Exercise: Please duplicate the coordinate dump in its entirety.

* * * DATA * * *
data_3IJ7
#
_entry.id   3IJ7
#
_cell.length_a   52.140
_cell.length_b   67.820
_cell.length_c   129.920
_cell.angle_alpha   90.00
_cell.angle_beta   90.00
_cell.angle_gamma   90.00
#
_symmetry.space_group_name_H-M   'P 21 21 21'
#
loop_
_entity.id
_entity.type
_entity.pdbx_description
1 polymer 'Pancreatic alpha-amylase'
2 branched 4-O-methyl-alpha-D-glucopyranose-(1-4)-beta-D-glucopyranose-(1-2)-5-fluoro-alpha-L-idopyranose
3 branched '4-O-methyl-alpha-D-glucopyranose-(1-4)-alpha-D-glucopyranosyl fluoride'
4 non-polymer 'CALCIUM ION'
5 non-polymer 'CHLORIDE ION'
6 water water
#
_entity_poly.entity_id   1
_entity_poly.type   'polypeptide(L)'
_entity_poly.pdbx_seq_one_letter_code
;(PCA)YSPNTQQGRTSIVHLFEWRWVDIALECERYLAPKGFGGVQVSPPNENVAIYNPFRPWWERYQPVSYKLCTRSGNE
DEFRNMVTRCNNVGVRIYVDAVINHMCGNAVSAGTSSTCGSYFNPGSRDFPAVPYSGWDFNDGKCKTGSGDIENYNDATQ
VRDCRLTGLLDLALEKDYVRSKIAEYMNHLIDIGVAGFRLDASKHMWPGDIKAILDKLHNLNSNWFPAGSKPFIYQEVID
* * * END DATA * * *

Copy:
data_3IJ7
#
_entry.id   3IJ7
#
_cell.length_a   52.140
_cell.length_b   67.820
_cell.length_c   129.920
_cell.angle_alpha   90.00
_cell.angle_beta   90.00
_cell.angle_gamma   90.00
#
_symmetry.space_group_name_H-M   'P 21 21 21'
#
loop_
_entity.id
_entity.type
_entity.pdbx_description
1 polymer 'Pancreatic alpha-amylase'
2 branched 4-O-methyl-alpha-D-glucopyranose-(1-4)-beta-D-glucopyranose-(1-2)-5-fluoro-alpha-L-idopyranose
3 branched '4-O-methyl-alpha-D-glucopyranose-(1-4)-alpha-D-glucopyranosyl fluoride'
4 non-polymer 'CALCIUM ION'
5 non-polymer 'CHLORIDE ION'
6 water water
#
_entity_poly.entity_id   1
_entity_poly.type   'polypeptide(L)'
_entity_poly.pdbx_seq_one_letter_code
;(PCA)YSPNTQQGRTSIVHLFEWRWVDIALECERYLAPKGFGGVQVSPPNENVAIYNPFRPWWERYQPVSYKLCTRSGNE
DEFRNMVTRCNNVGVRIYVDAVINHMCGNAVSAGTSSTCGSYFNPGSRDFPAVPYSGWDFNDGKCKTGSGDIENYNDATQ
VRDCRLTGLLDLALEKDYVRSKIAEYMNHLIDIGVAGFRLDASKHMWPGDIKAILDKLHNLNSNWFPAGSKPFIYQEVID